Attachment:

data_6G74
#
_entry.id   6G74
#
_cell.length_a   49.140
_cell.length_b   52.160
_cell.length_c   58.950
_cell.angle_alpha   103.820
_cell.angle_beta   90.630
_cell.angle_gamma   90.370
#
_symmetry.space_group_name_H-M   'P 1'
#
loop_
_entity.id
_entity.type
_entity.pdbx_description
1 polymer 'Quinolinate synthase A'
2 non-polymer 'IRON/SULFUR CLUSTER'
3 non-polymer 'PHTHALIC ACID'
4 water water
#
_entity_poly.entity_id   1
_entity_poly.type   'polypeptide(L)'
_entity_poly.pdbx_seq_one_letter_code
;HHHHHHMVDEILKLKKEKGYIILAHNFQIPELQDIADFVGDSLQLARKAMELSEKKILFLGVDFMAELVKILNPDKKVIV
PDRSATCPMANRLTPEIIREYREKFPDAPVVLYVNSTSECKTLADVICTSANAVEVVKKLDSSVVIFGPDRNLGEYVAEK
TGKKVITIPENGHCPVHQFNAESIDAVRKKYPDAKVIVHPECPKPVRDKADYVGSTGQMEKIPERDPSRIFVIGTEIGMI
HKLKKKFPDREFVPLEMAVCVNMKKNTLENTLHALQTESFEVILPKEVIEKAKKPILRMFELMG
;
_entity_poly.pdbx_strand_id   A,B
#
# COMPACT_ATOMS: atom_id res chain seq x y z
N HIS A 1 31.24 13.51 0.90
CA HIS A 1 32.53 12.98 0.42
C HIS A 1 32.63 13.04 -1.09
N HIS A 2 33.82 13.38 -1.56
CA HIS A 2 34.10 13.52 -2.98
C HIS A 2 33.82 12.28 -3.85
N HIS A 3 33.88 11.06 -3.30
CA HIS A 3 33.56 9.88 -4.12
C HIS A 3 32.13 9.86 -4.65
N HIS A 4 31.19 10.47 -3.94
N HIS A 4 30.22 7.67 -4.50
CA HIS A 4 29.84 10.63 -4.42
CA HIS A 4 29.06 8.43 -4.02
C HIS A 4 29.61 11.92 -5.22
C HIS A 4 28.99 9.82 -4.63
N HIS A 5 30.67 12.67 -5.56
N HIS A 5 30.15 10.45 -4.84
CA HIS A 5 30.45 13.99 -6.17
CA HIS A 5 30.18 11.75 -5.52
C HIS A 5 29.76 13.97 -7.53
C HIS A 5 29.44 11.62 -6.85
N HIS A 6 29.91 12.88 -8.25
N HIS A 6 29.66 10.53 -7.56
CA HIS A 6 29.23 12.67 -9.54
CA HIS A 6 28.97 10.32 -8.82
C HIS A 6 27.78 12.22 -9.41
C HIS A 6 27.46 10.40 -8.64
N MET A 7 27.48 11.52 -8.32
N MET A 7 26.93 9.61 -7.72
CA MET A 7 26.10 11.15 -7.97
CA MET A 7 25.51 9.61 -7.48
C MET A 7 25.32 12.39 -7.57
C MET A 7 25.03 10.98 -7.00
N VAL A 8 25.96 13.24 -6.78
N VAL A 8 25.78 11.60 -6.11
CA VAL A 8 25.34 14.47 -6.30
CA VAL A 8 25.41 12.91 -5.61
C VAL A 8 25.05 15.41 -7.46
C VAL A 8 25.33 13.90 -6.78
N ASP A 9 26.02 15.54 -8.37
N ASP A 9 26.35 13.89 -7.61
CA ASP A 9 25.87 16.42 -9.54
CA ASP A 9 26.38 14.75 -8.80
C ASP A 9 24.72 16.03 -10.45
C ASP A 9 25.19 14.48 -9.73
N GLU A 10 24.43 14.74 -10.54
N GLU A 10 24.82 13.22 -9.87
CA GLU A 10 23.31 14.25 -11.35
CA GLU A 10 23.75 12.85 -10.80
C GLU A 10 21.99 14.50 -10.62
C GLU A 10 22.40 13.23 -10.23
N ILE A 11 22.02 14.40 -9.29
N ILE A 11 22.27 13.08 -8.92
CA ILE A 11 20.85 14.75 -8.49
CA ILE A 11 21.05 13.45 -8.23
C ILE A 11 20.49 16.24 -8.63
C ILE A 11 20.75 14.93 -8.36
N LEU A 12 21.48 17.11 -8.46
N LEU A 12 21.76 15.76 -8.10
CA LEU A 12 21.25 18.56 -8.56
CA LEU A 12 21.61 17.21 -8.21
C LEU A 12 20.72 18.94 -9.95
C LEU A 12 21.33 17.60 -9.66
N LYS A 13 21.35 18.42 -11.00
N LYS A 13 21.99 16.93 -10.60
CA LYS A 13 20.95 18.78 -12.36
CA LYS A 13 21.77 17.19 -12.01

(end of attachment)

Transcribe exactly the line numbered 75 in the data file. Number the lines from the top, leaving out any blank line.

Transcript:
CA ASP A 9 25.87 16.42 -9.54